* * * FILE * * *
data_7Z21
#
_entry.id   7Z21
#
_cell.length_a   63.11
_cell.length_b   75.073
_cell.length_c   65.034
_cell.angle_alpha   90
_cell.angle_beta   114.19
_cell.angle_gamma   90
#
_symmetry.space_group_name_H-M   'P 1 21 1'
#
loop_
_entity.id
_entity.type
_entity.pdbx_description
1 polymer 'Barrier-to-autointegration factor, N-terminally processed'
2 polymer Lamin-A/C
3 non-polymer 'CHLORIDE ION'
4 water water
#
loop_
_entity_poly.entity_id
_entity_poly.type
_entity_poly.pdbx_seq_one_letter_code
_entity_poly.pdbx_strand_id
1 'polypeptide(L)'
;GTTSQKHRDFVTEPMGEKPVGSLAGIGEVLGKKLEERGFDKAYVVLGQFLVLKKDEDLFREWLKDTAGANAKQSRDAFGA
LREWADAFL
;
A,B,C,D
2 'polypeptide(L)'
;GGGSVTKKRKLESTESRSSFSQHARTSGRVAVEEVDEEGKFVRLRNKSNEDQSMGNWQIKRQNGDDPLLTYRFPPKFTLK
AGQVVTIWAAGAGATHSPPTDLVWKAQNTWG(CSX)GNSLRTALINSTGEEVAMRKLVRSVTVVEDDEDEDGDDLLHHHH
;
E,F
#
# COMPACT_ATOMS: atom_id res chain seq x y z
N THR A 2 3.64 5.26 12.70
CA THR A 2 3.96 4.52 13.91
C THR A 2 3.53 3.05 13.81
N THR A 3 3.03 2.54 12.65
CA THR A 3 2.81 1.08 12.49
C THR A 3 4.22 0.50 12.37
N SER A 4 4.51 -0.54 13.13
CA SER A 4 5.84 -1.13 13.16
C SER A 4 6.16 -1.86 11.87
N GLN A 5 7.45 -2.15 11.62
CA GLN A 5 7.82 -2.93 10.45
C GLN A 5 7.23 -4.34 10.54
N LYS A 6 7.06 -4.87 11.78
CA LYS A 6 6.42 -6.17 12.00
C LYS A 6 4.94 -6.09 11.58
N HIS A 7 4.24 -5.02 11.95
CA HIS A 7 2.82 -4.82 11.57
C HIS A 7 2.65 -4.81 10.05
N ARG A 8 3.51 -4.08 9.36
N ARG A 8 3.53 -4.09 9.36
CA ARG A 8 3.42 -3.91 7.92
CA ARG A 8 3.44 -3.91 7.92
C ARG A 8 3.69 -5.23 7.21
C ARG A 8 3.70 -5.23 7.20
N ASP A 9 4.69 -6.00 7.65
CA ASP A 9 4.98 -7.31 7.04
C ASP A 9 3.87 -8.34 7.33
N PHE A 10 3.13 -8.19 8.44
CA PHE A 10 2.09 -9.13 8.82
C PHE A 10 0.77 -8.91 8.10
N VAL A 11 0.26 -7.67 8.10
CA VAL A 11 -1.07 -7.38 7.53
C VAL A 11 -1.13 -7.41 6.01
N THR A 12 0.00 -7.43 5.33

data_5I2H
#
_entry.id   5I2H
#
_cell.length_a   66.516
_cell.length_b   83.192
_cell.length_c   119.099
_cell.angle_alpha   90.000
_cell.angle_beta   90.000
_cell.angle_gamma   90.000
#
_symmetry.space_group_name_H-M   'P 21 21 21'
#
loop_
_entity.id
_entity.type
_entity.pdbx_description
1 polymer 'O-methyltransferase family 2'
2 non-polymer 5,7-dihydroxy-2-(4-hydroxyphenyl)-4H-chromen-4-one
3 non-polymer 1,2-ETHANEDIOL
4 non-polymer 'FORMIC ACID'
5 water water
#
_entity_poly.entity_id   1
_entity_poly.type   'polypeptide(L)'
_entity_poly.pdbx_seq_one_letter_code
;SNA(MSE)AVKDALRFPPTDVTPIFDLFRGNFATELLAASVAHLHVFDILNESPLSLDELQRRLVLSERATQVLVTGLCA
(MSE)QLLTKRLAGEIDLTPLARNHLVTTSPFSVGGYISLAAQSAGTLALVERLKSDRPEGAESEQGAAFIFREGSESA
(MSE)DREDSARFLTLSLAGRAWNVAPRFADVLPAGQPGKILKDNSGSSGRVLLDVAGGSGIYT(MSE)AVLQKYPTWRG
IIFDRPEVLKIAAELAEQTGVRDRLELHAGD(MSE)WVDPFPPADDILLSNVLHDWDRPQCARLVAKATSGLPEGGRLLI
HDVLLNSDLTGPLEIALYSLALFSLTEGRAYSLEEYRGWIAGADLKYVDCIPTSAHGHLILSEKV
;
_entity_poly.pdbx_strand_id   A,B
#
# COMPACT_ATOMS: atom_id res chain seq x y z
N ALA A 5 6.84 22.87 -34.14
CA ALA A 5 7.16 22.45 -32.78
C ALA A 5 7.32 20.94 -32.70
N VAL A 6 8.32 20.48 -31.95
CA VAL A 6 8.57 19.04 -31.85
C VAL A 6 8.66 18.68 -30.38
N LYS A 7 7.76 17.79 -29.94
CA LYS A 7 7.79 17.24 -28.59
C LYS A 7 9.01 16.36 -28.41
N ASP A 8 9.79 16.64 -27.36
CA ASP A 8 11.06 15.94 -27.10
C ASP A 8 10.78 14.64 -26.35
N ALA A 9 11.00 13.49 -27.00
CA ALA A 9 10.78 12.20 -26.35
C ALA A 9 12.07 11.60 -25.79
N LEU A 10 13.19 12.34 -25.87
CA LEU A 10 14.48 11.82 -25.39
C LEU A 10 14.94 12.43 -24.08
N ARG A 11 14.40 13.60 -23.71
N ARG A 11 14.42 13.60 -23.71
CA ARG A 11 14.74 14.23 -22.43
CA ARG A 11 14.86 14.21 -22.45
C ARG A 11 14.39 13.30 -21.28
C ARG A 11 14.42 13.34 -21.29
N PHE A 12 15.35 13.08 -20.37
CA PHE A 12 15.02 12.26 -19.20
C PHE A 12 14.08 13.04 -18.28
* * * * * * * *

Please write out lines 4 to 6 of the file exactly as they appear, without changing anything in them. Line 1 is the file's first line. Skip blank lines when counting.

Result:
#
_cell.length_a   63.11
_cell.length_b   75.073